3/10/17 Alexa Fast Tips Friday

Welcome to LME’s 3/10/17 Alexa Fast Tips Friday. Hopefully, at least one of them will be something you’ve never heard before.


If Friday Had A Face


1. Use Alexa on your Dot or Echo to set a wake-up alarm only you will hear. I mentioned this one in passing in Wednesday’s post, but you may have missed it. Now that both Dot and Echo can pipe their audio to a Bluetooth speaker, and some very small Bluetooth speakers are available, you can get Alexa to literally play the alarm right in your ear. Here’s the how-to:

a. Get an itty-bitty Bluetooth speaker (Amazon UK customers, click here).

b. Set your wake-up alarm on a Dot or Echo that’s within Bluetooth range of your pillow.

c. Pair the Dot or Echo to the Bluetooth speaker.



d. Plug the Bluetooth speaker into an outlet so it will be powered all night, then tuck it into or under your pillow.

e. Test it by asking (the paired Dot or Echo), “[wake word], check alarm.” Alexa’s confirmation message should come through the speaker in your pillow. And when the alarm goes off in the morning, only you should hear it.


2. Did you know Alexa’s native functionality includes dictionary and spelling features? Just ask, “[wake word], what is the definition of the word [word]?” or “[wake word], how do you spell the word [word]?”.


3. Thanks to IMDB integration, Alexa can give you the current average IMDB review rating of any movie that has a review rating on IMDB. This can be a big help when you’re trying to decide between a few streaming movie possibilities. Ask, “[wake word], is the movie [movie title] good?” Remember that if there’s more than one movie with the same name, or if there’s been a remake, Alexa may not select the correct version.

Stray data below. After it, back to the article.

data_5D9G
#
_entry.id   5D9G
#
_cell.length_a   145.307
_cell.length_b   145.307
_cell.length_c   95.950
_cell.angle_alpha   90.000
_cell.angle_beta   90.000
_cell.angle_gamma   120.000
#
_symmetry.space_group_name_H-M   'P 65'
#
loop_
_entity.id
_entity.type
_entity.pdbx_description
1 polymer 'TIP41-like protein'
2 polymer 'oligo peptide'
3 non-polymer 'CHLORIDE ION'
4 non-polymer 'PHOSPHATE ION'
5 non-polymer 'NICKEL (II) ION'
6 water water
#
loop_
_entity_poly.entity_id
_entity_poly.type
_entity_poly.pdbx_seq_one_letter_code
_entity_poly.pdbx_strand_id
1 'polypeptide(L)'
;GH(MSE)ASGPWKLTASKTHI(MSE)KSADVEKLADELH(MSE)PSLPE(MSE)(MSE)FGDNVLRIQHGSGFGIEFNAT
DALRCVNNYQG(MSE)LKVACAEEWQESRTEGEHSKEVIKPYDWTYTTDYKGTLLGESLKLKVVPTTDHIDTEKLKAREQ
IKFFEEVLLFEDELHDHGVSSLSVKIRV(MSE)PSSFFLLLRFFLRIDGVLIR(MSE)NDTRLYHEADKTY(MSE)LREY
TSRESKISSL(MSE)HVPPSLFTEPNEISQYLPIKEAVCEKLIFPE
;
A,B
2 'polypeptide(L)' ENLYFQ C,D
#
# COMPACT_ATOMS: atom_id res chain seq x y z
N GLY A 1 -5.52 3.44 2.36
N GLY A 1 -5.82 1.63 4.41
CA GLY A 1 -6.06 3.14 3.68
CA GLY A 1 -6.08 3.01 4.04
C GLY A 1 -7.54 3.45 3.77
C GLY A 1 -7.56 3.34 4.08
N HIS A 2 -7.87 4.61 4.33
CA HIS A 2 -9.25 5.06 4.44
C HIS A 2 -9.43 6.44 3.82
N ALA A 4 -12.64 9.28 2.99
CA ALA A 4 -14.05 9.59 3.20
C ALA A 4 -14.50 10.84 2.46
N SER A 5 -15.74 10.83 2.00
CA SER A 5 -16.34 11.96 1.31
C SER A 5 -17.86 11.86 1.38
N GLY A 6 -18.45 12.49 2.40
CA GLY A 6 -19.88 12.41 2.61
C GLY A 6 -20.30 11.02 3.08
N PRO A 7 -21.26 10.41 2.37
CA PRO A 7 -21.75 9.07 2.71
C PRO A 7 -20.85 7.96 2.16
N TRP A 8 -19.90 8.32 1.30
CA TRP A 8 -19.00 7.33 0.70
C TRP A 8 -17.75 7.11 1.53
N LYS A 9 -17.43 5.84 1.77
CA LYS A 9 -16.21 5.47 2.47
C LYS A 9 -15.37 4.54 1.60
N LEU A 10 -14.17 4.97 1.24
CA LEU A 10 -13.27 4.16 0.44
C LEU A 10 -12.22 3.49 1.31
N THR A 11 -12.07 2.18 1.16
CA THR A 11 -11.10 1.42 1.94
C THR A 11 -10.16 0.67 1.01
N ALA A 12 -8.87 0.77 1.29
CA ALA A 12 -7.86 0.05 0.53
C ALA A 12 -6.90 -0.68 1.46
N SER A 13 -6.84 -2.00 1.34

4. Counting calories? Alexa can help. Ask, “[wake word]”, how many calories are there in [food item]?” This won’t work for every possible food item in the world, but she’s got the basics covered. She can tell you how many calories there are in an egg, a potato, cup of rice, can of Coke, Hershey bar, or cup of coffee, for example. She can give you the carb count for quite a few common foods too.


5. There is a web version of the Alexa app you can access in a browser. Apologies to those for whom this is old news, but I provide this tip at least once a week to someone who can’t access the mobile app for some reason, so it must be unknown to a lot of people. You can access the Alexa app online at http://alexa.amazon.com in the US or http://alexa.amazon.co.uk in the UK.


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